Wednesday, June 29, 2011

What is the Economy, Anyway?

By Ann Manning

The current GOP leadership and their colleagues in the Minnesota House and Senate are the unfortunate victims of the Taxpayer’s League and Governor Tim Pawlenty’s foolish “no new taxes, ever” pledge. I suspect many Republican legislators know that the best thing for Minnesota right now is to ask everyone to pay their fair share -- and that means a small tax increase for the top 2 percent of Minnesota’s high-income households.

When I hear the conservative mantra that we are unfairly “taking from the rich,” I want to remind them that in any legitimate democracy we all benefit from and “take” from each other and the rich do take from the middle class and the poor. The amazing public systems in this country -- physical infrastructure, patents and trademark protection, public schools, libraries, and hospitals -- are something we built together, as citizens. The wealthy have not only benefitted enormously from these investments we all helped build, but over the past 30 years, they have further used their wealth to enact tax policy to benefit themselves disproportionately to the rest of the citizens.

Corporations, who are also doing enormously well, have slowly but steadily eroded the power of workers and shifted a disproportionate share of the enormous economic growth in this country to the top. Wages and household income for the middle class and the poor are either flat or down over the past 30 years. We all know what’s happened at the top --astronomical increases in income and wealth. This is not the “invisible hand” of the market. This is cronyism in the boardrooms of America and the power of money to write the rules.

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By Scott Klinger and Holly Sklar

Some of our nation’s biggest corporations are planning a tax holiday and they want you to pick up the tab.

Actually, you already pay for their routine tax avoidance through the use of tax havens in Bermuda, the Cayman Islands and elsewhere. These accounting acrobatics cost the U.S. Treasury $100 billion a year. Now they want Congress to pass a special tax holiday for money they “repatriate” back to the United States.

There’s nothing patriotic about this repatriation being pushed by Google, Cisco, Pfizer and other companies in the Win America campaign. To sell the tax holiday, they claim it will produce a burst of jobs and investment. In fact, Congress passed a “one-time-only” tax holiday in 2004 with similar promises. Instead, it produced a burst of shareholder dividends and stock buybacks, which goosed the pay of CEOs.

Corporations laid off workers and shifted even more income and investment to offshore tax havens in the wake of the 2004 tax holiday.

“Why should we reward firms for successfully gaming the tax system when we in turn are called on to make up the missing tax revenues?” Edward Kleinbard, former chief of staff of Congress’s Joint Committee on Taxation, told Bloomberg. “Much of these earnings overseas are reaped from an enormous shell game: Firms move their taxable income from the U.S. and other major economies – where their customers and key employees are in reality located – to tax havens.”

A favorite accounting trick is transferring a patent from the U.S. parent company to a subsidiary – often a shell company – in a tax haven. Profits from the patent go largely untaxed offshore while the costs of development, marketing and management remain in the U.S. where they are taken as tax deductions.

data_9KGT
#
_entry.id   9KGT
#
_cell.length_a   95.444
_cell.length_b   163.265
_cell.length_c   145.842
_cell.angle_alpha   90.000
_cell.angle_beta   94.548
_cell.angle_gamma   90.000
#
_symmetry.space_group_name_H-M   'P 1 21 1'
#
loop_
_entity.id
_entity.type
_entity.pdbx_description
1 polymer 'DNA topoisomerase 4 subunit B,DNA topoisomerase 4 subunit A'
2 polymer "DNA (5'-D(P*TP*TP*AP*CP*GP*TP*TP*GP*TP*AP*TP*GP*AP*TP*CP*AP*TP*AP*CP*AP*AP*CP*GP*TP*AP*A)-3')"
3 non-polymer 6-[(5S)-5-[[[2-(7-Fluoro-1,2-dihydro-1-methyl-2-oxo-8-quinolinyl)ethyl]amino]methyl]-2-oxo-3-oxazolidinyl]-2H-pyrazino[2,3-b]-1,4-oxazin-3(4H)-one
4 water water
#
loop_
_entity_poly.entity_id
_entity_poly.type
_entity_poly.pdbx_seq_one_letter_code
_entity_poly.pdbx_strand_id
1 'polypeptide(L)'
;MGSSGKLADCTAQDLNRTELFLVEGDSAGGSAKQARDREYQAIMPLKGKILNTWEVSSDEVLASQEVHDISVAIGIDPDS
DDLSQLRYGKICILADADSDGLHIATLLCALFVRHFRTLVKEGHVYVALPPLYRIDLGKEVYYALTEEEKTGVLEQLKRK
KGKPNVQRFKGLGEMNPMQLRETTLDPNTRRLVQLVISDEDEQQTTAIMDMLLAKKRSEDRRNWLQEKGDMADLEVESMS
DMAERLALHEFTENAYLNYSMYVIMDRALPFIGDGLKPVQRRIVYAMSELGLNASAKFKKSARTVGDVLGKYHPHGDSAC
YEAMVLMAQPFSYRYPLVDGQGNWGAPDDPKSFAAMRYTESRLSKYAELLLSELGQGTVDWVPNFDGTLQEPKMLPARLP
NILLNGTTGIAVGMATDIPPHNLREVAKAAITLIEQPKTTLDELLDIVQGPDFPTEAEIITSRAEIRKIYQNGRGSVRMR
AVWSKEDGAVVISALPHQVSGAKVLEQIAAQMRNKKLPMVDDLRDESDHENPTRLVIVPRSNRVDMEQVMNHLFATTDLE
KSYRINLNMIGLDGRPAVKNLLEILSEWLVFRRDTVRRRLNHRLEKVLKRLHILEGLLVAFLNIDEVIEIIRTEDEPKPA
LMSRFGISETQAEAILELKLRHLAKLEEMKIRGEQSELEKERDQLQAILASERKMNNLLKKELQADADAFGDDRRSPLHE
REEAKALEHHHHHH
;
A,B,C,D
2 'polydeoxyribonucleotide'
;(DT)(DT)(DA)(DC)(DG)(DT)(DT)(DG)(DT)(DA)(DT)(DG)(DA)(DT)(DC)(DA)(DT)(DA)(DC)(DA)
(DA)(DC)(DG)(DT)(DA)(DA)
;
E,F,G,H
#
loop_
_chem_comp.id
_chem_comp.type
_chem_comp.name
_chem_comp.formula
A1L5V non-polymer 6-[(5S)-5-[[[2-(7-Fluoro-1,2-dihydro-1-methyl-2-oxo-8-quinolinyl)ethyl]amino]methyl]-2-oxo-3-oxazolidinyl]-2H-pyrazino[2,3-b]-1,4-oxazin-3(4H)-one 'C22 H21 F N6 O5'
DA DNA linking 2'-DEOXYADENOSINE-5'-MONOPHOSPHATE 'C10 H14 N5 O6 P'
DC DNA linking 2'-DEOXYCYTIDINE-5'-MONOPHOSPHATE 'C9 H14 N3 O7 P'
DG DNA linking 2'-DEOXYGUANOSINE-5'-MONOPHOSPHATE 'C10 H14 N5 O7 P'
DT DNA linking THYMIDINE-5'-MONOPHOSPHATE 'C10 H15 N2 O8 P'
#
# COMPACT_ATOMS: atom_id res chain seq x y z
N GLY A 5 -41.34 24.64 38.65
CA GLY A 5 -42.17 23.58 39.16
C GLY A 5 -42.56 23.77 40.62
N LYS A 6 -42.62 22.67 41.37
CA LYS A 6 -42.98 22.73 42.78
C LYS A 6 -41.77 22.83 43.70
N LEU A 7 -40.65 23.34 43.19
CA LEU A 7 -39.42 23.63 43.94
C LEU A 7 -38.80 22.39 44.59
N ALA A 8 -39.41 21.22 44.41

Pfizer was the largest beneficiary of the last tax holiday, bringing $37 billion back to the United States and paying just $1.7 billion in federal corporate income taxes. It laid off 10,000 American workers in the following months. The U.S. is the world’s most profitable drug market and yet over the last three years, Pfizer – maker of Lipitor, Viagra and much more – has reported $7.9 billion in U.S. losses while claiming $37.8 billion in profits in the rest of the world. Pfizer, like the rest of Big Pharma, is heavily subsidized by taxpayer-funded research at the National Institutes of Health and elsewhere. It should not be rewarded with another tax holiday.

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Riane Eisler
Kim Otis
By Riane Eisler and Kimberly Otis

What do women really want from our President? This is a question President Obama should be asking if he wants to keep his job for another term -- which hinges on the women’s vote. The recent posting of his accomplishments mentions several positive appointments: two women to the Supreme Court, Elizabeth Warren to launch the Consumer Financial Protection Bureau; and other outstanding women to top Cabinet posts; such as Secretaries Hillary Clinton, Janet Napolitano, Kathleen Sebelius, and Hilda Solis.

But such accomplishments do not begin to go far enough. For one thing, by authorizing major cuts to traditionally women’s jobs in education, health care, and family planning, the President allowed an assault on women’s economic status and health-care access. Moreover, he allowed opponents to divert the conversation about economic recovery from the millions of unemployed and the massive increase in Americans in poverty to an obsessive focus on reducing the deficit through government program cuts. And because women comprise the vast majority of public-sector teachers, nurses, social workers, caregivers, and others being laid off, women are now bearing the brunt of job losses.

These shortsighted and cruel cuts are not only harming millions of people and their families; they will soon harm us all.

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By Karen Jacob